Creative Corner: “Pretty in Just the Right Light”

by DeAnne Carswell

Previously printed in 

“The Citron Review” and

continued from the last issue.


This marked a year of my life; pocks denote the days that passed like someone scratching time across a calendar. 

When I felt safe that it was over, I went to see a doctor–supposedly he’s the plastic-smile fixer of all the people over at CNN. 

For $5000, I let him take a laser beam to my face and emerged wrapped in gauze. 

I was left on the sidewalk, in a wheelchair, to await the car in plain-sight of passers-by. 

If not for the big sign, which clearly labeled the building as a cosmetic surgery suite, many may have had the passing thought that I had been the victim of a fiery crash, or a scorned lover had thrown bleach upon my face–I would have. 

Weeks later, when the oozing stopped and the skin grew back, fresh and pink, I found myself 50% improved, though still shy of ordinary.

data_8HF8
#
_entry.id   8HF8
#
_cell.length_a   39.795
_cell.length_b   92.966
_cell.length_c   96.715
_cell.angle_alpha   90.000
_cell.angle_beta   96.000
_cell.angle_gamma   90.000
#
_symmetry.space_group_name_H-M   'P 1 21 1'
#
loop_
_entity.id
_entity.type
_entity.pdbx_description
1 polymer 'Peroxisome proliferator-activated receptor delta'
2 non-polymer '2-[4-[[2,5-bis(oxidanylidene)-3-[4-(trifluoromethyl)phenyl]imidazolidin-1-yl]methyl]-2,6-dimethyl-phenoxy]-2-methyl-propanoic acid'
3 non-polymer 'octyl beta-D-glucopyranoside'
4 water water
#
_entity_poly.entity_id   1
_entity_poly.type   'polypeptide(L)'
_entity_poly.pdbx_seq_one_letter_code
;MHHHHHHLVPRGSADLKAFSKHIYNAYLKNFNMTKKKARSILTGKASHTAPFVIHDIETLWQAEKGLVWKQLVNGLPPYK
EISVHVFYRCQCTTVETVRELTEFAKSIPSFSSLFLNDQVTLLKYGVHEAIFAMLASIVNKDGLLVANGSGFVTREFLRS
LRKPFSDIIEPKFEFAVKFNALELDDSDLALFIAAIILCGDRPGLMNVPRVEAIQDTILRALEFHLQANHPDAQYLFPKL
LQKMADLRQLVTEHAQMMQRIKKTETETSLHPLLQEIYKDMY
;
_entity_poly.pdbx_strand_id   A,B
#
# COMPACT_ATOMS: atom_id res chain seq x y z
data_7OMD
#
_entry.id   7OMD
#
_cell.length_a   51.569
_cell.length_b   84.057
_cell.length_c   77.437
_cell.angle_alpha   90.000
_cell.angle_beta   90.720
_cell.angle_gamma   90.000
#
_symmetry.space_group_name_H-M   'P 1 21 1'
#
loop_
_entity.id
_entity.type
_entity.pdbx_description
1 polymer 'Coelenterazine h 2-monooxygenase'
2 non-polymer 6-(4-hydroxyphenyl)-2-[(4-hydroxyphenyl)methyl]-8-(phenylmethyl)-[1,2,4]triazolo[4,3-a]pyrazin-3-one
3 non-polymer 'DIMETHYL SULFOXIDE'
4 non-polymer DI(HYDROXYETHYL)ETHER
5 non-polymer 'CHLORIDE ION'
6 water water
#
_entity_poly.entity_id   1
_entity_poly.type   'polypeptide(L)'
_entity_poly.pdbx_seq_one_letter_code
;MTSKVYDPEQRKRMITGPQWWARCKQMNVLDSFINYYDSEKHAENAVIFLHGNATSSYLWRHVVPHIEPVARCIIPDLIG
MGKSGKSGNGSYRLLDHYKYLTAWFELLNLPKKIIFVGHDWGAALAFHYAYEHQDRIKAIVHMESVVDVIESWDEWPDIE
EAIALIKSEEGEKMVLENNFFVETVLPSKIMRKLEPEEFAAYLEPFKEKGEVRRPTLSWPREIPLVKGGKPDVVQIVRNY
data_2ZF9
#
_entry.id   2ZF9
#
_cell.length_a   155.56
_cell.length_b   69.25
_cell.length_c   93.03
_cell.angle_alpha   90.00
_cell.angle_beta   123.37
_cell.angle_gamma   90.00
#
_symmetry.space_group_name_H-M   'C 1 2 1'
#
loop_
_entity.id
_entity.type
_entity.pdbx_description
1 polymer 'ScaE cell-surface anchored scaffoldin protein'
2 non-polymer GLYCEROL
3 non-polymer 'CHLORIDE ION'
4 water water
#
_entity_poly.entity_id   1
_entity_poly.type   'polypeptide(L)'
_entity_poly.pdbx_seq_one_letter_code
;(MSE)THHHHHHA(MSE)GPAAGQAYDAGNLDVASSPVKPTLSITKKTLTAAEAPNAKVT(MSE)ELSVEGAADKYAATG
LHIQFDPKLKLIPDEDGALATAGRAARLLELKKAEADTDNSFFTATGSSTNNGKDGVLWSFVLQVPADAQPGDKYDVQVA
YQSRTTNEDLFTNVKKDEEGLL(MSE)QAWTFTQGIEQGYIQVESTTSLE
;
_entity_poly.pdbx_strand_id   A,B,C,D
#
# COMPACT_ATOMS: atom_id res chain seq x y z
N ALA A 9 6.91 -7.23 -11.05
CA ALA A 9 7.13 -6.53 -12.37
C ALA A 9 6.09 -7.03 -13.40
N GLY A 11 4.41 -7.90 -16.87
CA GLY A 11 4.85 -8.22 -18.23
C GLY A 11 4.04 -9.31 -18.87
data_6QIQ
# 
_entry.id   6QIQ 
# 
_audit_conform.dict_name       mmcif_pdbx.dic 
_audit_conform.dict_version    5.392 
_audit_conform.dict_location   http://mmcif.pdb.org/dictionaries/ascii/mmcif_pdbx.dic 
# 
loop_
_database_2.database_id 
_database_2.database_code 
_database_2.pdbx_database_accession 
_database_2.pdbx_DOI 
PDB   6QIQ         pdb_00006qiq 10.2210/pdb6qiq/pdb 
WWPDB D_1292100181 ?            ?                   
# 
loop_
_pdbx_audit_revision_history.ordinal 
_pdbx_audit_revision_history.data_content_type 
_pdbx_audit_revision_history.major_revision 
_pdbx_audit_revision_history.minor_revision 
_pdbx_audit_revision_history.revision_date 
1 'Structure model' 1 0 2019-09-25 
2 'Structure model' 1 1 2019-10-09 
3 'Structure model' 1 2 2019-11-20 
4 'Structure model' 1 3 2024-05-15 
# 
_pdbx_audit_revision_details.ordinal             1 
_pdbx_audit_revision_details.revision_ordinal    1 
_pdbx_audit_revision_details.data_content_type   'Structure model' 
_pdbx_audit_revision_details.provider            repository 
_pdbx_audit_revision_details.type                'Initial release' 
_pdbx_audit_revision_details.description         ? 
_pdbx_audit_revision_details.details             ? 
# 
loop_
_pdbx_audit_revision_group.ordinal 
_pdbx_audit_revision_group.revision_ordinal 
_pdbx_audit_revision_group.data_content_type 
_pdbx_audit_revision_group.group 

I told myself that it was good enough, but the mirror still said otherwise. 

In fluorescent, shadows do not play upon faces but indicate voids in structure; I never avoid mirrors, I’m drawn to them. 

I’m always in search of the soft-lit kind, which make me pretty in the right light. For $1600, I went to a local doctor, who people told me was a quack, and let him take a diamond-studded wand to my face. 

I was not put under but was given a small blue pill, which I was told would knock me to a place where I wouldn’t feel anything. 

I was aware, then he reached my temples, and I was scrubbing my face upon the molten rocks of Hell. 

I opened my eyes to see him splattered in my blood, his mask being sucked between his lips as he screamed, “Close your damn eyes, close your damn eyes!”

 I did and bit my lips until they bled, too.  

I am no longer in the pursuit of ordinary, though I’m not opposed to one day letting an attractive aesthetician smear acid on my face. 

Maybe you could erase the scars, but you can never erase the scene of the battle. 

My profile is a confrontation, a slap in the face of normal, a middle finger to the shallow. Even if I find the right light, I’m just as apt to step out of its glow into the dingy cast of an un-cloaked bulb. 

And I would look right in the mirror, with the shit-eating grin of the truly satisfied. I really do like my eyes.